Monday, March 26, 2007

First Birthday

March 26 is the first anniversary of Just Noticeable Differences. I was shocked to see that the year went so fast. Now that I'm approaching 60, time just flies by.

It has been an interesting year. Blogging has been more difficult than I thought. I had forgotten (or repressed) the experience of writer's block from when I was writing my dissertation. Fortunately, unlike my dissertation, I can get up and leave the computer until my brain reconnects.

Blogging has been very rewarding; it's helped me met some interesting people. The attention I've gotten from readers has been gratifying and a bit surprising. One reason I had named myself Free Operant was because I wasn't sure I was going to get any readers. As a result, I thought, most of what I was writing would be free operants. I'm happy to find out that some people have indeed been reading what I write. Thank you all.

One interesting thing I've found in this year. Blogging anonymously has its own set of limitations, some positive and some negative. On the positive side, I realized it isn't fair for me to attack people from behind a shield of anonymity. I've tried to eliminate snarkiness when responding to people who write under their own name. I may disagree with them, but I should do it respectfully. Their reputation is out there and mine isn't. I think that limitation has made me a better writer. It's easier to be snarky than to be respectful and still disagree.

On the negative side, I also decided that I would create a wall between my real person and Free Operant. Free Operant will never comment on what I do under my real name, and I will never comment on Free Operant under my real name. This is proving frustrating because I am working on another project under my real name that I can't reference.

Finally, even with my anonymity, I would love to discuss events that have happened in therapy, but I can't. A recent article addressed that particular pitfall for medical doctors who blog. I think confidentiality is too critical to come even close to breaching it. Before I ever wrote my first post, I decided to put up a "fence around the law," to use a Talmudic phrase, and never write about anything that ever happened in therapy. There was one point where I was going to post a comment on another blog about an event occurring 30 years ago in therapy. I didn't. It killed me because it was hysterically funny, but I didn't post it.

Overall, it's been a good year. I look forward to many more.

Saturday, March 17, 2007

A Passover Story

We are coming up on Passover, which is a joyous time of year. I thought it would be fun to break away from the serious stuff and post this story, which I wrote last year.

* * *

Passover is a family holiday, where, over a sumptuous meal, we read the story of the exodus from Egypt. It is a very happy time and most Jews have very good memories of family seders.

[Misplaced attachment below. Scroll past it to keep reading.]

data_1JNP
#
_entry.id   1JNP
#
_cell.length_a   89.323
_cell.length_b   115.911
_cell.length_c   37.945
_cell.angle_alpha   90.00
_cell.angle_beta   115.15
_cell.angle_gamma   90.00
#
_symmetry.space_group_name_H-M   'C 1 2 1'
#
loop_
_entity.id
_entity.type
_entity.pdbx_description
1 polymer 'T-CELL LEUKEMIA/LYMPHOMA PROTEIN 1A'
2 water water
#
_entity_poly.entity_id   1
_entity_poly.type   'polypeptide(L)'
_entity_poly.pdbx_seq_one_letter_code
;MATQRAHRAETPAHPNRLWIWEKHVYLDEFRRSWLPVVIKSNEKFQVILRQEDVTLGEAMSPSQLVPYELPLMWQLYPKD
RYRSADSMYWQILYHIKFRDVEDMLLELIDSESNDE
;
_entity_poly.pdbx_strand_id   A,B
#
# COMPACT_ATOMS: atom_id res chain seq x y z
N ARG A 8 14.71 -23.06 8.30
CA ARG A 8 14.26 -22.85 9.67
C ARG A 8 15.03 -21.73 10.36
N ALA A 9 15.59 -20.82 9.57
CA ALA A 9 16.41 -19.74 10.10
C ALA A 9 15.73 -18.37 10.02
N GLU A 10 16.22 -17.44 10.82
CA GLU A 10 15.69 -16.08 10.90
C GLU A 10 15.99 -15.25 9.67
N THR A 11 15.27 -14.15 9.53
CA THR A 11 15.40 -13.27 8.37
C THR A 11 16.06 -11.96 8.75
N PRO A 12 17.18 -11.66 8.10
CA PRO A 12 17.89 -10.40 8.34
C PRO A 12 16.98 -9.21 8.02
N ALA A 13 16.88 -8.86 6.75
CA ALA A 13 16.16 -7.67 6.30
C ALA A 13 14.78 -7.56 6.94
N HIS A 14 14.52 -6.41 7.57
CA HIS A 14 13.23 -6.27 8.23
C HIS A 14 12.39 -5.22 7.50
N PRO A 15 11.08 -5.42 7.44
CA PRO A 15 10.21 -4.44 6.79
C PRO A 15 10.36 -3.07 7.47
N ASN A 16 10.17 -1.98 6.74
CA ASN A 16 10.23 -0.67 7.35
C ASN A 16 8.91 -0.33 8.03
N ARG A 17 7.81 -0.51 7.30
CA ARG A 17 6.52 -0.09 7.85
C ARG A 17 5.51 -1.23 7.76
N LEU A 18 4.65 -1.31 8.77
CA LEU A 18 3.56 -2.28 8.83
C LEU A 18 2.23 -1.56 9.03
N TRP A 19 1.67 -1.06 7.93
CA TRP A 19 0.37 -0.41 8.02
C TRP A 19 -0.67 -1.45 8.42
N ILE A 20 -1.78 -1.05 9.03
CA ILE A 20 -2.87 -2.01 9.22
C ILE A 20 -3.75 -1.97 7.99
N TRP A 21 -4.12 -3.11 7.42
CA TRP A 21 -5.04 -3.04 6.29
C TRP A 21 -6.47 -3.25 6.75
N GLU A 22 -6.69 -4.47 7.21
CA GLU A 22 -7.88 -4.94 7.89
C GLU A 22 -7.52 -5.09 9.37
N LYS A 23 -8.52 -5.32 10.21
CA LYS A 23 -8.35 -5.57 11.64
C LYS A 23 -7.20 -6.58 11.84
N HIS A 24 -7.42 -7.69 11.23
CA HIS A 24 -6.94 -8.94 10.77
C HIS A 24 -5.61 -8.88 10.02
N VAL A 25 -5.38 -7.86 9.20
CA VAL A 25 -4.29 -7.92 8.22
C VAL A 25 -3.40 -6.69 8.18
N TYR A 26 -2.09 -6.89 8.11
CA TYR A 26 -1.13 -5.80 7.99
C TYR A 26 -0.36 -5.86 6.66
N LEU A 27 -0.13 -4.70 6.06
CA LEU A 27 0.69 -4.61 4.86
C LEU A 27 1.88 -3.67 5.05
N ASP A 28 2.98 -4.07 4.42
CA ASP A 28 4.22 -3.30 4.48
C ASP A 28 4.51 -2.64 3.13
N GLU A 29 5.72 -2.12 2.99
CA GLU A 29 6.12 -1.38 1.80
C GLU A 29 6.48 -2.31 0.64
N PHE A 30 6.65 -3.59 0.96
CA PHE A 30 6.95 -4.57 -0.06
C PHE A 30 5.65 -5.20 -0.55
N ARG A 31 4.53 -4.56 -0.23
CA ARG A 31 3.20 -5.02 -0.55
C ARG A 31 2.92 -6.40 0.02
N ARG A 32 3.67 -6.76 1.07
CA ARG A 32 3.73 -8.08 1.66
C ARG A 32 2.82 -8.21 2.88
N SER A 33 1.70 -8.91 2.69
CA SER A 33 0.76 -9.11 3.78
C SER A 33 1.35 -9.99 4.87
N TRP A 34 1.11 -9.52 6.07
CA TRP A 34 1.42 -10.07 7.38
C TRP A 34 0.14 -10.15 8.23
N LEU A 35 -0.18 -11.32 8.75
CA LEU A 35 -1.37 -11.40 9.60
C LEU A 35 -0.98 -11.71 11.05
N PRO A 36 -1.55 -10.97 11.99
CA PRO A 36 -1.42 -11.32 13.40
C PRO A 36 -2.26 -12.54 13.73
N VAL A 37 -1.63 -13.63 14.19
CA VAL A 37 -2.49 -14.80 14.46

The text of the story is contained in a book called the Haggadah. Along with the text, the Haggadah also contains commentaries and prayers. It used to be, the only Haggadah you could find was distributed by Maxwell House Coffee. It contained the traditional Hebrew text, along side of a translation written in King James English. Today, there are many different versions available, written with new text and translation into modern English.

The modern Haggadahs written by non-orthodox movements have eliminated a small section from the traditional text. It contains an interplay between three Rabbis, Rabbi Akiva, Rabbi Eleazar, and Rabbi Yose (pronounced, “Yo-say”), in which they recount the number of plagues visited on the Egyptians.

In Exodus we are told there were ten plagues, but through Talmudic logic and deduction, Rabbi Yose concluded there were fifty plagues visited on the Egyptians at the Red Sea. Rabbi Eleazar deduced there were forty plagues visited on the Egyptians in Egypt, and two hundred plagues visited on the Egyptians at the Red Sea. Rabbi Akiva deduced that in Egypt there were fifty plagues, and at the Red Sea there were two hundred and fifty plagues.

For years, I read this as Talmudic pilpul (hairsplitting), and was not sorry to see it go in our current Haggadah. However, I've come to realize that the Haggadah doesn't tell the full story, and I think there's an important message in this commentary.

In the Jewish tradition of the Midrash, I've taken liberties and fleshed out the story. I've interspersed the traditional text in the story below, signified by boldface. The entire text from the traditional Hagaddah is there. But first, we start with some background.


Rabbi Akiva was the dominant thinker of his day. He was not only a great Rabbi, but he was also a leader in the resistance against the Romans. He was later martyred by them in a particularly gruesome manner. So, Rabbi Akiva was not your typical locked-in-the-Yeshiva Rabbi. He was a very smart and very tough guy. Rabbi Eleazar was a contemporary of Akiva's. Not as brilliant, but no slouch, either. Rabbi Yose was one of Rabbi Akiva's students, conceivably one of his best.